Club celebrating 2500th meeting


It was the early 1970s and Dunedin man Trevor Pullar had seen a drastic change in a couple of formerly shy fellow search and rescuers.
– You see a
blossoming in confidence. It doesn’t matter who you are –
‘‘All of a sudden they perk[ed] up and I just couldn’t work out why they were so forward in their presentations at the meetings.’’
Mr Pullar was perplexed. These men had previously been less than forthcoming.
Then he discovered the key to the men’s improved confidence was joining the Dunedin Toastmasters Club.
Not long afterwards Mr Pullar joined.
The club, founded in 1962 by the late Rob Hendry, holds its 2500th meeting this evening and Mr Pullar (76), who has been a member of the club for 42 years, has attended more meetings than most.
Toastmasters is an international organisation which began in the United States in 1924 and started in New Zealand with the Dunedin club.
It aims to build people’s confidence and encourage their personal development by improving their communication.
Two Dunedin club members, the late Brian Buchanan and present member Craig McGregor, have competed in the world toastmasters’ competition.
Members give speeches at each meeting and are critiqued on their delivery.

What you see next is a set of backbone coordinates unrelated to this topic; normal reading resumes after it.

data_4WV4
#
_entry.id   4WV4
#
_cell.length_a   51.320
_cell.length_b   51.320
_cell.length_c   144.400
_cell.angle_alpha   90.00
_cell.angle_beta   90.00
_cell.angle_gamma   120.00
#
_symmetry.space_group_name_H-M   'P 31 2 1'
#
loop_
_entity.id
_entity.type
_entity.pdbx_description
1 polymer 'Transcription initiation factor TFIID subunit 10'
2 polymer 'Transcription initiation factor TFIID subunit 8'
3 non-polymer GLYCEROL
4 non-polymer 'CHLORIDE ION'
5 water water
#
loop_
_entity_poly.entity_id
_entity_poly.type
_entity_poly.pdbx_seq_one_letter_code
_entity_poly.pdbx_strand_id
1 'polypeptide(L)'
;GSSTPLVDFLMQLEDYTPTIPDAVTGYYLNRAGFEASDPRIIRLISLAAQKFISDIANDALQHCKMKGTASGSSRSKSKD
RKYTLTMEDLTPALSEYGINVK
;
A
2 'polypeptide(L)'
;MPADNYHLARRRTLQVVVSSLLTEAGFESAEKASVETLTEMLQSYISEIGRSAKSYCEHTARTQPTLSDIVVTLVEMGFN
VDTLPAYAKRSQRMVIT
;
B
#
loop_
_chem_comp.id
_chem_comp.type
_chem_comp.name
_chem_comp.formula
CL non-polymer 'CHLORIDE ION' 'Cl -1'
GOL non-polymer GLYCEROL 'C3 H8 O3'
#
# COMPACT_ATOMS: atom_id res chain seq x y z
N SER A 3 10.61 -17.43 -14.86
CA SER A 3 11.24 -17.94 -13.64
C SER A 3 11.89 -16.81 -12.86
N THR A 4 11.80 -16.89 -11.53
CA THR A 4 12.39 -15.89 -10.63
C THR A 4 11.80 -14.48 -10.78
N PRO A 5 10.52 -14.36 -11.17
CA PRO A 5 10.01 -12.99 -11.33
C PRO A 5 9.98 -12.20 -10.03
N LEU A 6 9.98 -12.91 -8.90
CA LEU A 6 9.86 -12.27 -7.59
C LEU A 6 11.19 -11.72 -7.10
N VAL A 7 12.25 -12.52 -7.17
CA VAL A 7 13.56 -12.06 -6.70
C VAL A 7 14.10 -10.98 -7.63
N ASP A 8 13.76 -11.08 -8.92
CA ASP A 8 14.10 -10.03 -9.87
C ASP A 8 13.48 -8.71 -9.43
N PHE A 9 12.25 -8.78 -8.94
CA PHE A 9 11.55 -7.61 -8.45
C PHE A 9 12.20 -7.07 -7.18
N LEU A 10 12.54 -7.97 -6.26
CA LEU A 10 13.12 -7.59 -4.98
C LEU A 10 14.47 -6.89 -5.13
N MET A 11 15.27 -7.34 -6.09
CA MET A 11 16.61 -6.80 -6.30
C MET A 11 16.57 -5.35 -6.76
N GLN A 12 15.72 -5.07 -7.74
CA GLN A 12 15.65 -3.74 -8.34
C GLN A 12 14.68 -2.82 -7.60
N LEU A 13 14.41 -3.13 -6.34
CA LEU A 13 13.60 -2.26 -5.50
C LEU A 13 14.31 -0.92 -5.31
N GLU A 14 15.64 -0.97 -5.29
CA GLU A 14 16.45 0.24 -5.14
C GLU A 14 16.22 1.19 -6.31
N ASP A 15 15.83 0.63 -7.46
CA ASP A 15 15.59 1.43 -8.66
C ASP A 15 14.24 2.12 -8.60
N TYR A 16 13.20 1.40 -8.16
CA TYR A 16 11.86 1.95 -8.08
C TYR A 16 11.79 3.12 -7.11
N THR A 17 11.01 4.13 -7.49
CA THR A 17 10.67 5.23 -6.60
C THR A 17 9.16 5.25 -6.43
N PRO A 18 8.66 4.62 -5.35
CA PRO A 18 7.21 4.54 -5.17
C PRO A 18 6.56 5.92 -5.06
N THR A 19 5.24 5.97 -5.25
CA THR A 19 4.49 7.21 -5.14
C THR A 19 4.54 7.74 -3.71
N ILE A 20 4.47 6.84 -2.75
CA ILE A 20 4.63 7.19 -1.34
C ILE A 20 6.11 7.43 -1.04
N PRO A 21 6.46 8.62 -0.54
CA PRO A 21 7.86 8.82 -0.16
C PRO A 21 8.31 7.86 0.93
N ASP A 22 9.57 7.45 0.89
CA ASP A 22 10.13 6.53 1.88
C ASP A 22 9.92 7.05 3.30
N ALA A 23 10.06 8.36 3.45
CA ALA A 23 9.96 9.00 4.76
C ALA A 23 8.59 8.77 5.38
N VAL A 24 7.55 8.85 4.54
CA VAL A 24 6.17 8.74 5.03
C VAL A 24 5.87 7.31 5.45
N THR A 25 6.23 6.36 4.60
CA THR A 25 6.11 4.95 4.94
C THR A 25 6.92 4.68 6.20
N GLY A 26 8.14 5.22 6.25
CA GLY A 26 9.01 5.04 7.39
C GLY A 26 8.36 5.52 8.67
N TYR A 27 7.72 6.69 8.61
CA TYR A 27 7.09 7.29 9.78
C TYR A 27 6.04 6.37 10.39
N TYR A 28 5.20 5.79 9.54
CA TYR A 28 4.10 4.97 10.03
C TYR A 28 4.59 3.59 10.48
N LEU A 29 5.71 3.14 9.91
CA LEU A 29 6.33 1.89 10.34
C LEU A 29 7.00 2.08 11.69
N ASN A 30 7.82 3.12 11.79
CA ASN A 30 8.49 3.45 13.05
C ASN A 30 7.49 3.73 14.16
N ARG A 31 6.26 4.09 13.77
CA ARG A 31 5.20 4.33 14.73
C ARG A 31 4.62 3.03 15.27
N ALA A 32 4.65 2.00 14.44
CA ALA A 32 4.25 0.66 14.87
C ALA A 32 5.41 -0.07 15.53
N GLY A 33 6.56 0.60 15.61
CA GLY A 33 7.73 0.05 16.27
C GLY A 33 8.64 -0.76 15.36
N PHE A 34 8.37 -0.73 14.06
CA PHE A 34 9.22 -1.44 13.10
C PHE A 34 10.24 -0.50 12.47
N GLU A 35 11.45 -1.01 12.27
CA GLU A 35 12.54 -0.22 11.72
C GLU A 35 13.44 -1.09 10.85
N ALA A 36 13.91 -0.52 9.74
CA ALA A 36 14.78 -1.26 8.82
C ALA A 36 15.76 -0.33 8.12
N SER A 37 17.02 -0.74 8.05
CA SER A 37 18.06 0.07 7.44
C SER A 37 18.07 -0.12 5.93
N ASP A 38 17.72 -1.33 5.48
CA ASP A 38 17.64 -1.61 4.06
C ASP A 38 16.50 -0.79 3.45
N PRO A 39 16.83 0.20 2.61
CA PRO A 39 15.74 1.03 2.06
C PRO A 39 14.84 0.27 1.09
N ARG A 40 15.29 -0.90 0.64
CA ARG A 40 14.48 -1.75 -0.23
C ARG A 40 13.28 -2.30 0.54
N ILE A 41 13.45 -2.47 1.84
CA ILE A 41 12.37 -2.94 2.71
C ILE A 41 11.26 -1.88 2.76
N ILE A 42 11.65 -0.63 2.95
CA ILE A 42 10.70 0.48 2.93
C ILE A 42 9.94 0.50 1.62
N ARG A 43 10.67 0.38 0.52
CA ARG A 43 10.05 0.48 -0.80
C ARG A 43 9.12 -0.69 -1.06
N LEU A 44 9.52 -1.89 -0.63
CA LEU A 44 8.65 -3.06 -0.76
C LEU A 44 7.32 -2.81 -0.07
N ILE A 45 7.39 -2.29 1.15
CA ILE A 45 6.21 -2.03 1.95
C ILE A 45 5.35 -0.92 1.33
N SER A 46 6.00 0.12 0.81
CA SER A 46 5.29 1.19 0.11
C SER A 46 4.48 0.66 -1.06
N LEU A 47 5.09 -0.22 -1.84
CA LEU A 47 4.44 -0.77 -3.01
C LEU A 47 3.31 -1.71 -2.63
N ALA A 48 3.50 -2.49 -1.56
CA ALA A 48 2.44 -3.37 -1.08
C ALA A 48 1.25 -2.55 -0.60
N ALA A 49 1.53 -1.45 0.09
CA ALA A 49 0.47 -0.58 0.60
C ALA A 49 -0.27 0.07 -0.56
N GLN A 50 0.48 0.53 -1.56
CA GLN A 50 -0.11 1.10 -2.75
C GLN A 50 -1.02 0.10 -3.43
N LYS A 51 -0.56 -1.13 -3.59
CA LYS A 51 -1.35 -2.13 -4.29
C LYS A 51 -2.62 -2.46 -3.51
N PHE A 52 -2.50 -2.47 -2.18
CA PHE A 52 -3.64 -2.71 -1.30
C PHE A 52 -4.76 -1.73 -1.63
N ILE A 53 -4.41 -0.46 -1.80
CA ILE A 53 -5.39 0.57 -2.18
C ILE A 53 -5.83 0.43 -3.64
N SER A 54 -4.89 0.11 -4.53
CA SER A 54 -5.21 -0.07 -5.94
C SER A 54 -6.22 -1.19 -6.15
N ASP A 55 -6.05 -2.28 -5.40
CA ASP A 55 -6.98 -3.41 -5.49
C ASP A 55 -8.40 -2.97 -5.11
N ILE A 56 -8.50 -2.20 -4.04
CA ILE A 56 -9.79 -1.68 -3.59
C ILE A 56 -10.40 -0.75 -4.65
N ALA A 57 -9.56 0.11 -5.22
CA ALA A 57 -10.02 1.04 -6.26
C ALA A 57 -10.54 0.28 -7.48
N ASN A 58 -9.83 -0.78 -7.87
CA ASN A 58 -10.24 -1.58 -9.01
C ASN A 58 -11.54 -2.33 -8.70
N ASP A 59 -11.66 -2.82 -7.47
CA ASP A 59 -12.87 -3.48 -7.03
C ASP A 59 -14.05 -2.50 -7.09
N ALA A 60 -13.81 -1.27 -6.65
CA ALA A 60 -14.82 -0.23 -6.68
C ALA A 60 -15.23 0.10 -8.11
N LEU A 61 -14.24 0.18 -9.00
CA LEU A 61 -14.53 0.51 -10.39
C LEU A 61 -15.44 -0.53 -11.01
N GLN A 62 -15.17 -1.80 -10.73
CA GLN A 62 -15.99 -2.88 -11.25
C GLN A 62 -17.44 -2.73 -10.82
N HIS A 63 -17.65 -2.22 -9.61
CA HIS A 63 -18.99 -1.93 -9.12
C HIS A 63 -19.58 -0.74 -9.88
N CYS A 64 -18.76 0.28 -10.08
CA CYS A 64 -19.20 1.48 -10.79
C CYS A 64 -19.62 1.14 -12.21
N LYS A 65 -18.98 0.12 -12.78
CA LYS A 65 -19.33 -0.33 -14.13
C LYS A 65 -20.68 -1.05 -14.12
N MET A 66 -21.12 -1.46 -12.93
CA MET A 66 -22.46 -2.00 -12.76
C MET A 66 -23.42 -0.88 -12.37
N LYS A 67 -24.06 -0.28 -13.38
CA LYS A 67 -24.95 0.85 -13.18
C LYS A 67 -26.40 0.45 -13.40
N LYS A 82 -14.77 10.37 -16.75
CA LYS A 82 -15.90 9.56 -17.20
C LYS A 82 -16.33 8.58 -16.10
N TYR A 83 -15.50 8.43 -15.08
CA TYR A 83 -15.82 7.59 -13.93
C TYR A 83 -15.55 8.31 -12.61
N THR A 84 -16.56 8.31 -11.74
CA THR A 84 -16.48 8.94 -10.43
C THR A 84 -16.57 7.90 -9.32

Mr Pullar said these evaluations were the centre of the Toastmasters programme.
In order to build each member’s confidence, a suggestion for improvement is enveloped by two positive remarks. This takes the form of ‘‘commend, recommend and commend’’, he said.
‘‘It’s not finger pointing at a person. It’s just offering a recommendation.’’
As members practised delivering speeches at each weekly meeting, improved confidence was inevitable.
‘‘You see a blossoming in confidence. It doesn’t matter who you are.’’
Club sergeant at arms Colin Nicholls said a desire to improve his confidence in speaking had motivated him to sign up to the club.
Speaking too fast was a common mistake people made when giving speeches, Mr Pullar said.
Speaking well and with correct grammar was also stressed, so it became a habit, Mr Nicholls said.
‘‘It might seem a bit artificial but after a while you do build it into your psyche and people do tend to use it. People do notice it. They notice the change in your delivery and the way you converse with people.’’
Mr Pullar said audience engagement was the essence of a good speech. – Tonight’s meeting will be MCed by club member Graeme Hunt. Carol Hendry, the wife of club founder Rob, will be a special guest.